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I know I have read somewhere that the reason the UAC prompt in Windows 7 was employed is that viruses that would supposedly execute privileged instructions won't be able to "click" the confirm button when prompted with the UAC GUI prompt.

So if I created an application with a GUI login with a login button, will a virus/script be able to brute force it?

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A script can simulate keystrokes/mouse clicks on Windows. I believe the UAC prompt is protected by the OS making automating clicking it a more difficult task. (I'm not a windows user; but its straightforward to simulate mouse clicks/movement in windows). Apparently the UAC screen is run as the System user (a user with more permissions than an administrator, but not quite the kernel) so unless you were able to write and execute a script as the System user you would not be able to bypass the UAC clicks.

But in general, having a GUI login with a button doesn't make your login screen any more difficult to break. Any reasonable attacker will examine how your program is checking the password, extract out the saved hash from memory and write some massively parallel GPU code to brute force it. (Unless its done over the network and then they'd stop using your GUI and do the requests directly). But even if somehow constrained to simulating keystrokes and mouse movements/clicks its still trivial to do.

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2 has some info on what makes Secure Desktop (and the UAC prompt running on it) secure. – Bob Watson Feb 14 '13 at 6:02

I'm not sure how you think the UAC prompt is related to bruteforcing a GUI login.

The UAC prompt runs in something Microsoft calls a secure desktop. The only processes that are running in the secure desktop environment are trusted processes running as SYSTEM. This is secure as no malware running under user privilege level can execute in the secure desktop environment. It's essentially a clean environment where you can safely allow or reject new processes.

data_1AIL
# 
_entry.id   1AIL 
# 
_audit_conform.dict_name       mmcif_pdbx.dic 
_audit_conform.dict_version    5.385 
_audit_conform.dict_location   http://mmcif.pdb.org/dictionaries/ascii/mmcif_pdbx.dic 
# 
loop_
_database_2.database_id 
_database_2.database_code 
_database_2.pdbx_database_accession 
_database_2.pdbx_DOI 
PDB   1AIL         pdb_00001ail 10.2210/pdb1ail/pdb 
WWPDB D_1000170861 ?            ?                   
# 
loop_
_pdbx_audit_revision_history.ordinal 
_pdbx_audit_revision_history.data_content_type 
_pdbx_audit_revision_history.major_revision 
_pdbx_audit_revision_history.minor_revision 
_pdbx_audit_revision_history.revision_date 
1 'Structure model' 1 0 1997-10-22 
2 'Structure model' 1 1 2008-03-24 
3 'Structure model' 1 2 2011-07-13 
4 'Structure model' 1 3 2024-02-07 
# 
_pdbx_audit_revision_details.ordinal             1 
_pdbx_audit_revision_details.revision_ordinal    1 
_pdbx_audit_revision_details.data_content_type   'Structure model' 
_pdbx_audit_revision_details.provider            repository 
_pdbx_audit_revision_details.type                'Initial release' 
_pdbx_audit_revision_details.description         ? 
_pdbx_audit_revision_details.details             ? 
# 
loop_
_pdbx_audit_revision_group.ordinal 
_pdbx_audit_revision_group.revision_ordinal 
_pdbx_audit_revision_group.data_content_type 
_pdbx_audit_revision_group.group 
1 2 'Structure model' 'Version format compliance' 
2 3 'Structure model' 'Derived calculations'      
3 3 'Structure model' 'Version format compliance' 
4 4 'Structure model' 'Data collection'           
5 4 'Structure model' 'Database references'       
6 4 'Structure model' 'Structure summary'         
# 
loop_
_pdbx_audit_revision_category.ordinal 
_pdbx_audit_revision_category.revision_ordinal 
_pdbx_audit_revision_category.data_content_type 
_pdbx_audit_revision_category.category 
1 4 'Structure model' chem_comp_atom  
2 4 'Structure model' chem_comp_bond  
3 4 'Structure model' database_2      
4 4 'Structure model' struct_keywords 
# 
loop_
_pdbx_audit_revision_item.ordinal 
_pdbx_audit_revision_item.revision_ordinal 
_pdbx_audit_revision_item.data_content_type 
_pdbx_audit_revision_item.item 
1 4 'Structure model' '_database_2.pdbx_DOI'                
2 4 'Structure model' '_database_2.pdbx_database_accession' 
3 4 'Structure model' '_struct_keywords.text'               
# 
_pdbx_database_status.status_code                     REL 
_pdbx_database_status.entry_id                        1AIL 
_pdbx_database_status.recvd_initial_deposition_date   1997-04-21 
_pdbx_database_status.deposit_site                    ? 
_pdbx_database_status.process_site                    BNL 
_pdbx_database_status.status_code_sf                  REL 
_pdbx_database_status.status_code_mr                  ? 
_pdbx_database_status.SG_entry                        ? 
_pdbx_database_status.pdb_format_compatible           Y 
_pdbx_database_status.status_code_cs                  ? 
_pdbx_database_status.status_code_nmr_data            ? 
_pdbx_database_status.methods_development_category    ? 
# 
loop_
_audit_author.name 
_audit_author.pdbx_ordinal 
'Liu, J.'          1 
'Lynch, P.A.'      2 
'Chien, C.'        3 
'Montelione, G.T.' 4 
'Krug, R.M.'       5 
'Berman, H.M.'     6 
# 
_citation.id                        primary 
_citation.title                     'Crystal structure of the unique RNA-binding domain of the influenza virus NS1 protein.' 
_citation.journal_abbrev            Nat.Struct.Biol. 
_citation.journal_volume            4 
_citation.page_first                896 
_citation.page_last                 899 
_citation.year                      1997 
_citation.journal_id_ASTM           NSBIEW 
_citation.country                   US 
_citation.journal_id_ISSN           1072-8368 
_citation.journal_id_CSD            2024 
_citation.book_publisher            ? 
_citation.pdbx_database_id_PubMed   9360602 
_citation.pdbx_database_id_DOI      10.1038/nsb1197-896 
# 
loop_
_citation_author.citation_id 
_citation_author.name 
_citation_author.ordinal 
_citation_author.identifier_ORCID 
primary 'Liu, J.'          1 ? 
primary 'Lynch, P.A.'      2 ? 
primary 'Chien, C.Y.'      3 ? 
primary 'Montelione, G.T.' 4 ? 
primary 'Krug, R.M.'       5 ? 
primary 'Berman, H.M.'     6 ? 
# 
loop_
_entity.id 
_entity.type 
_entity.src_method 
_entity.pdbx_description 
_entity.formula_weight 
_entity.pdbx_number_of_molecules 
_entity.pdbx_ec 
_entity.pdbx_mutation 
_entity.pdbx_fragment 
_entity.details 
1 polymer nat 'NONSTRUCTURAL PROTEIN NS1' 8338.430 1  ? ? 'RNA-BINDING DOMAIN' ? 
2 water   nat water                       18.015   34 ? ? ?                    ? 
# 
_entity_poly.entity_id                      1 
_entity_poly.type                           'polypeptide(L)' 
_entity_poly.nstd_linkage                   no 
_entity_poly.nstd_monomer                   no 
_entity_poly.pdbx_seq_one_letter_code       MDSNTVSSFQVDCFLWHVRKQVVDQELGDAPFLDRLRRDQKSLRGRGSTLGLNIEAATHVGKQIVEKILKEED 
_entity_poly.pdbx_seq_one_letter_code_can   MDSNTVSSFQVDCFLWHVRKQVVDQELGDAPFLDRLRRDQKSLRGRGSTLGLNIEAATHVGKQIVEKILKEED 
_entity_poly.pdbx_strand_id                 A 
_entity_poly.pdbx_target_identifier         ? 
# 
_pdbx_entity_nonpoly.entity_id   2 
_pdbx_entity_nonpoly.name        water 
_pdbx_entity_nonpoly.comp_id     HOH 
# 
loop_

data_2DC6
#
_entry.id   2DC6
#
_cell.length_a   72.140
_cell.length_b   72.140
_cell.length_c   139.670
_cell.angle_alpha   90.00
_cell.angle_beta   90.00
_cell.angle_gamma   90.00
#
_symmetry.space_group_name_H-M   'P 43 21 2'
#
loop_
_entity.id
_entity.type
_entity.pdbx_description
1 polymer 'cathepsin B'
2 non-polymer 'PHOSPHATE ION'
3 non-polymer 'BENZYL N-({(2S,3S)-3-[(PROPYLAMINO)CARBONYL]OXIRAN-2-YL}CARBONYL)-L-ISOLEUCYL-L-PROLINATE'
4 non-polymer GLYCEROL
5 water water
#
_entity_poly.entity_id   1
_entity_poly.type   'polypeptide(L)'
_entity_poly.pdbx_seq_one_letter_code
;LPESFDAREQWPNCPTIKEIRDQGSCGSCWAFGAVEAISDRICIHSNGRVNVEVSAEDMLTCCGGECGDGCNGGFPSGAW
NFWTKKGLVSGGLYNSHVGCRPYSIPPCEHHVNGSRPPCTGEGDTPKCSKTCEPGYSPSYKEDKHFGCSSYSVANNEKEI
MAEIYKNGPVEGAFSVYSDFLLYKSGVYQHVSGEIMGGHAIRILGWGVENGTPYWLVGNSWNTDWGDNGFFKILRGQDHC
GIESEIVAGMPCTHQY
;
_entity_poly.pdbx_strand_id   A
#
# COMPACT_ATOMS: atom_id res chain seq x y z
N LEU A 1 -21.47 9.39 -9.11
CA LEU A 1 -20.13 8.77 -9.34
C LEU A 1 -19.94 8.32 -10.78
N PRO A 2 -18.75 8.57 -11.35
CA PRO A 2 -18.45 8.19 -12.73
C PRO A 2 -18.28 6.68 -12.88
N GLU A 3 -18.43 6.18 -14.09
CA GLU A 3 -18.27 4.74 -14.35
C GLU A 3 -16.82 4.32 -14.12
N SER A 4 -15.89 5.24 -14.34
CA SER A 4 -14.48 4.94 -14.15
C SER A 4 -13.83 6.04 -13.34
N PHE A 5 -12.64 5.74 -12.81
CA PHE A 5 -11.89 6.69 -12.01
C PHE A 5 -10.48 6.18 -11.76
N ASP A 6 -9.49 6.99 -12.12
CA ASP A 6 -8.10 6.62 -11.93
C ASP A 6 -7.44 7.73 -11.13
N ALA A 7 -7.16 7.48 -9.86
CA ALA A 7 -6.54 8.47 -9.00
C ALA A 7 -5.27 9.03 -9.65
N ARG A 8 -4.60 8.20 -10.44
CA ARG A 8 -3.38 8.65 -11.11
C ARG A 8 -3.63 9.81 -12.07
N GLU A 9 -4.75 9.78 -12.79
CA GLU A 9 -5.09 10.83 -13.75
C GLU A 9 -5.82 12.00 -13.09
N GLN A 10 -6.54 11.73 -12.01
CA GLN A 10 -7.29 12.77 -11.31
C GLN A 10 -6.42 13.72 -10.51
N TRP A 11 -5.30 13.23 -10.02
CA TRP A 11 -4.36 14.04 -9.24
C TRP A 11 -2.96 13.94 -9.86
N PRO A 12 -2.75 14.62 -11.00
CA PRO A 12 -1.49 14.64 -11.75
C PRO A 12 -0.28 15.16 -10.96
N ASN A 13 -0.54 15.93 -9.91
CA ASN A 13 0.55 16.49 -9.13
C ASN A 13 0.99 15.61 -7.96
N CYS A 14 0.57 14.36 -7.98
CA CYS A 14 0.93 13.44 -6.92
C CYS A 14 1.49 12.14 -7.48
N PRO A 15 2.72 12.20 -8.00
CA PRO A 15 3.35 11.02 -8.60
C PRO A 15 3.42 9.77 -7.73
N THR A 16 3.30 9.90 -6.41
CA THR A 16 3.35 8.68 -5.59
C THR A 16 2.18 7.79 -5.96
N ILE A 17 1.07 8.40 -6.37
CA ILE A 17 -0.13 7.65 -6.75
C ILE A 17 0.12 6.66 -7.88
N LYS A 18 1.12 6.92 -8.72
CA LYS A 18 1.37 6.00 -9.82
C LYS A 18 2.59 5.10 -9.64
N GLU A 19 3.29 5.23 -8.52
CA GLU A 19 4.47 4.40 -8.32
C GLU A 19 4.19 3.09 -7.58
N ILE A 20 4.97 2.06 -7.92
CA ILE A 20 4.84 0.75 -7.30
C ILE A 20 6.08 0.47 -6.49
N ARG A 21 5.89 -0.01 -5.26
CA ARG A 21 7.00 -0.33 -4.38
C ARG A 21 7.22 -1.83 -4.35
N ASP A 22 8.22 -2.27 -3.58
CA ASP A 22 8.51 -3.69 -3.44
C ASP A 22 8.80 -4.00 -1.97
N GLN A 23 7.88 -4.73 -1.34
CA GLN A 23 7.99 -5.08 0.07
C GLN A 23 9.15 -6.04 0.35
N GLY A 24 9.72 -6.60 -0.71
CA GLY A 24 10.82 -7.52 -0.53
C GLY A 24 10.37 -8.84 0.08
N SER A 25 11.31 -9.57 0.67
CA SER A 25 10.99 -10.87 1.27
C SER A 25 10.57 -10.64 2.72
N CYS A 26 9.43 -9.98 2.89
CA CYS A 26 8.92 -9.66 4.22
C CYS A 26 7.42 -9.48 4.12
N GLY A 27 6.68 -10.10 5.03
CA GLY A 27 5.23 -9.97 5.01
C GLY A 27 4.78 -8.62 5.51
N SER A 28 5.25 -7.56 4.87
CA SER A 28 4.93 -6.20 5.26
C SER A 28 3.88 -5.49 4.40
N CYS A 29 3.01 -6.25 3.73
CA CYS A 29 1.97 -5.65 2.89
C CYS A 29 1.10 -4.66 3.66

If you have an application already running with a GUI login page, I can most certainly write a piece of malware or script to bruteforce the user accounts. The UAC secure desktop environment has nothing to do with it.

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well the prompt has a button provided for confirming the escalation of privileges, I was thinking if it was possible for a virus to brute force a GUI with a login button since as per what I read ... (refer to my post) so I thought clicking can't be emulated by viruses – Mywiki Witwiki Feb 14 '13 at 11:16
@MywikiWitwiki Clicking can most definitely be emulated programatically. The reason why the UAC prompt is secure is that it occurs in a totally separate desktop environment where only SYSTEM processes are allowed to run. This is a feature of the Windows operating system, nothing to do with GUI buttons whatsoever. – Terry Chia Feb 14 '13 at 11:23

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